Feljin Jose

Green Party candidate for Cabra-Glasnevin

How would you help get more housing built in the city – especially social and affordable housing?

I believe that housing is a right and not a commodity. I’m part of a whole generation of Dubliners stuck living in their parents’ home and I’m deeply committed to addressing the housing needs of our city. While progress is being made, urgency is paramount in moving from conception to delivery.

I’m a huge supporter of the cost rental / Vienna Model of housing – this involves the state constructing housing and only charging rent proportional to what it cost to build. This eliminates the profit motive and provides sustainable, high quality and affordable homes for people. While this Green policy has resulted in cost-rental homes finally being built in Ireland recently, its delivery needs to scale up much quicker and, if elected, I will advocate for this type of housing in our area. We must also avail of every opportunity to develop social and public housing on publicly owned land.

I will push for new housing on large underutilised industrial areas such as lands on Ballyboggan Road, Bannow Road and Botanic Road through mixed-use regeneration plans. It’s vital that we ensure that these redevelopments include amenities such as shops, markets, parks, public spaces and services such as creches, schools and healthcare to build sustainable and resilient future communities.

Restoration and efficient use of existing buildings could provide much needed housing and I have outlined my views further in question 4. 

How would you help improve conditions in existing housing, both social and privately rented?

We need stronger renter’s rights and increased enforcement of existing regulations to protect tenants. Dublin City Council has powers to inspect and issue enforcement notices for privately rented houses. However, the level of enforcement actually carried out is very poor. I’m dedicated to getting increased resources for Dublin City Council’s private rental inspection team to ensure housing standards are met by landlords and safeguard tenant rights. By increasing regular inspections and following through with enforcement proceedings, we can hold landlords accountable and uphold the rights of all renters.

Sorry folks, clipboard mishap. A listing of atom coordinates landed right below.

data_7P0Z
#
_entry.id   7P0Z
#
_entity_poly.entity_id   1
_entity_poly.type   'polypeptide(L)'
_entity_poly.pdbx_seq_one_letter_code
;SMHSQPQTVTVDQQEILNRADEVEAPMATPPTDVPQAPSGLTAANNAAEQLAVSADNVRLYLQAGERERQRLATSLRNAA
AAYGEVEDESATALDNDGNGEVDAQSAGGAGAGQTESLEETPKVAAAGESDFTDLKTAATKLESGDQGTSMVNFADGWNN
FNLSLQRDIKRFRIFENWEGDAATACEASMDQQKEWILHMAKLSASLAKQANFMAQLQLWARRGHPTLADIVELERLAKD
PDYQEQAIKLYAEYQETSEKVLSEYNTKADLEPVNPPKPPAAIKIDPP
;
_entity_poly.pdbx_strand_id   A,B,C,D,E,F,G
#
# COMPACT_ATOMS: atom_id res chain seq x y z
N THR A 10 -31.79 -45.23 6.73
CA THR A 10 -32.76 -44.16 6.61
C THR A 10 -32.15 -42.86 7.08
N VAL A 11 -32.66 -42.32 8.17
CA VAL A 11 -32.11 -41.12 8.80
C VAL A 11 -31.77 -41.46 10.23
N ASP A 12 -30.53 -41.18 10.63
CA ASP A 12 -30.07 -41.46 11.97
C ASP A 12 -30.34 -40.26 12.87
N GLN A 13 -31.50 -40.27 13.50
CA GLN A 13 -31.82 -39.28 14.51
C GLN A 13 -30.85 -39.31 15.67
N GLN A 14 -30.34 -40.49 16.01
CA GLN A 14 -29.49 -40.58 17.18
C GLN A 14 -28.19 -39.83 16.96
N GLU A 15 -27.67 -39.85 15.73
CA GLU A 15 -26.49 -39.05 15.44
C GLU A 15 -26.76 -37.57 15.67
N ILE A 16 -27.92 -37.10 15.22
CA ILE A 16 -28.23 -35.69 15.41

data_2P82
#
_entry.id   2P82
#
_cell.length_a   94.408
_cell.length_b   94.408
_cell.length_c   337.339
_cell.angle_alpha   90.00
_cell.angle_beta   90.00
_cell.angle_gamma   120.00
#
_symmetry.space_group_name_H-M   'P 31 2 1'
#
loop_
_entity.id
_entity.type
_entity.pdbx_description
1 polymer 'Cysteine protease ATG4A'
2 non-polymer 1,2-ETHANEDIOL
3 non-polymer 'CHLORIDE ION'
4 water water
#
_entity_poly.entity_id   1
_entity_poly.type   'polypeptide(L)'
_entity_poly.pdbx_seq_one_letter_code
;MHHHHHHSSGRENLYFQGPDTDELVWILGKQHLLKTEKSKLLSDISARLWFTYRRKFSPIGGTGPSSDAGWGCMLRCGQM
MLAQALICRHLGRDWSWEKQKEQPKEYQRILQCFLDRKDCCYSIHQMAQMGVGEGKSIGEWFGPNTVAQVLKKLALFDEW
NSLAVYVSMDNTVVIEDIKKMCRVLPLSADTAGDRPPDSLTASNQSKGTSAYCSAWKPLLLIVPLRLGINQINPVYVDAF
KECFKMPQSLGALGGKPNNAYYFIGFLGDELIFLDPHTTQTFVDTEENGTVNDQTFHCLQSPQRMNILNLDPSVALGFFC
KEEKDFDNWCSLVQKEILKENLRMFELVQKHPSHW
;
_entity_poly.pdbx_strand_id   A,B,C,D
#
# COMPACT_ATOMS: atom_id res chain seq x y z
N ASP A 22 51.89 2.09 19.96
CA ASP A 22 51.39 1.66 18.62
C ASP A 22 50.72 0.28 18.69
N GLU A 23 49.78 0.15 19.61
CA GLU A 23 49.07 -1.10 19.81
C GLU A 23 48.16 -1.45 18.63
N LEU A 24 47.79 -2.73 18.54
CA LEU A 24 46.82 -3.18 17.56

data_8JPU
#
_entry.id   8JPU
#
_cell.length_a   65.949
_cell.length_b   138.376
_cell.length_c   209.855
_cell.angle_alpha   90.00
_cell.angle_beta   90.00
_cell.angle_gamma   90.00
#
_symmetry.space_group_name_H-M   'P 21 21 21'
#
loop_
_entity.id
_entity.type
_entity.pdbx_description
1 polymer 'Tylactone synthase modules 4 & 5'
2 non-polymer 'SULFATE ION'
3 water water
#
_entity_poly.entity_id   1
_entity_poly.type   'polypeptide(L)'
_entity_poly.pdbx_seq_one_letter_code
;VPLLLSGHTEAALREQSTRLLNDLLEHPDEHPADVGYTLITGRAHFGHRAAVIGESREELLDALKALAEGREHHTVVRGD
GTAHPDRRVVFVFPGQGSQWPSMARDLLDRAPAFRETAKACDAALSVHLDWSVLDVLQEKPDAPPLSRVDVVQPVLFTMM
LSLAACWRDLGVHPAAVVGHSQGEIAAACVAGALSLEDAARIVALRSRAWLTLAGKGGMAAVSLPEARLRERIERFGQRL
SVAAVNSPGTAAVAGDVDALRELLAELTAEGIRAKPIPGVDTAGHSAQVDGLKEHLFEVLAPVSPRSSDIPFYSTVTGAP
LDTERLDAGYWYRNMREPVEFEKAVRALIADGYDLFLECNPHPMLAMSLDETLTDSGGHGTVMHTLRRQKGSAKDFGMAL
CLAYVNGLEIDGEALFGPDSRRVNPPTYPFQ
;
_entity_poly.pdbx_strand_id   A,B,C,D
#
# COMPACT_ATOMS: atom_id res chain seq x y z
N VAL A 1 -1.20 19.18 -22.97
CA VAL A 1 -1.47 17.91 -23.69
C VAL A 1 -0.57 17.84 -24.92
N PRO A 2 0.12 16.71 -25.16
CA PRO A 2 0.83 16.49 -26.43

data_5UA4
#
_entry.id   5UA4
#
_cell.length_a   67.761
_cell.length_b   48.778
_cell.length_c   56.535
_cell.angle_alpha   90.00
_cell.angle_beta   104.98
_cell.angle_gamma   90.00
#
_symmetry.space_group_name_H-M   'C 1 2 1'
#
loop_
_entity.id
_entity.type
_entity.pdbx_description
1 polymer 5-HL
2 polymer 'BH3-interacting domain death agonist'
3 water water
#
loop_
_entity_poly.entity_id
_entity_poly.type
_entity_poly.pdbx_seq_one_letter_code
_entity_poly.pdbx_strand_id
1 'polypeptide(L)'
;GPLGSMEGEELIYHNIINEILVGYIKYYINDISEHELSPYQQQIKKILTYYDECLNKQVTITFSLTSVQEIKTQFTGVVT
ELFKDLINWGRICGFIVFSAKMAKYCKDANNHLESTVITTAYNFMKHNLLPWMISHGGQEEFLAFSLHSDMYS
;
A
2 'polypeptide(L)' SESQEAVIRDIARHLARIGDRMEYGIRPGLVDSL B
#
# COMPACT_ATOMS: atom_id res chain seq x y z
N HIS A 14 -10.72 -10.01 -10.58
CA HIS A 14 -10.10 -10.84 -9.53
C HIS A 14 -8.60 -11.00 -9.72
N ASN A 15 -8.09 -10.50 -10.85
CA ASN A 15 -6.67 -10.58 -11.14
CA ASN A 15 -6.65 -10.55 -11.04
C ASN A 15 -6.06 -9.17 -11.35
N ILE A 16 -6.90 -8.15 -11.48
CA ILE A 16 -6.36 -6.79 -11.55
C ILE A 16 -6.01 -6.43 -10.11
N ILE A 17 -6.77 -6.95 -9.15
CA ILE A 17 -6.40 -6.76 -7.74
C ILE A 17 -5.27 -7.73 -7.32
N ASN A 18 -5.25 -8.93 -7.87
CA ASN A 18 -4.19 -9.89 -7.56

While Dublin City Council has been retrofitting and refurbishing its existing housing stock, there are still a lot of people living in poor public housing. I would like to see accelerated regeneration and renovation of existing public flat complexes in the area as well as increased maintenance budgets to deliver modern housing standards and enable swift upgrades such as double-glazed windows, insulation and combatting draughts and mould problems.

Dublin City Council must also do more to inform people of the supports available to reduce home energy bills and create warmer homes such as the free home energy upgrade scheme for people on low incomes and the grants and low-interest loans available to everyone in the area.

What would you do to help make the city feel less dirty, tackling the rubbish and dog poo all over the streets?

Littering and illegal dumping is a disgusting blight on our city and is contributing to the unpleasant and unwelcome feeling of some of our streets and laneways. Legislation has been enacted by the Oireachtas this year to give Dublin City Council CCTV powers to tackle illegal dumping. If elected, I will make it a priority to ensure that Dublin City Council rolls out much-needed camera enforcement at blackspots to deter illegal dumping and to identify and prosecute those responsible.

Ultimately, I would like to see large underground bins for shared use by local residents as seen in many other European countries as opposed to individual wheelie bins, bin bags on footpaths etc.

There must be a large increase in the number of wardens employed to enforce laws against littering and dumping of domestic waste, dog poo etc. This role does not need to be limited to litter but could include enforcement of bylaws in parks, issuing fines for illegal parking as well as identifying and reporting broken footpaths and streetlights, overflowing bins, abandoned cars etc. on the job. These would be community wardens with a strong visible presence in local areas to ensure the city provides a clean and friendly atmosphere to all its residents and visitors. 

What would you do to help tackle vacancy and dereliction?

Dereliction and vacancy is a huge issue in our area. Restoration and efficient use of existing buildings could provide much needed housing and commercial, public and arts spaces in our city. Dublin City Council is not properly staffed to tackle this anti-social behaviour. From my own experience of trying to get buildings placed on the derelict sites register and ensure that the levies are collected from their owners, I know how slow and arduous this process can be. If elected, I will advocate for a well-staffed planning enforcement unit to inspect derelict buildings, collect levies and issue compulsory purchase orders to uncooperative owners.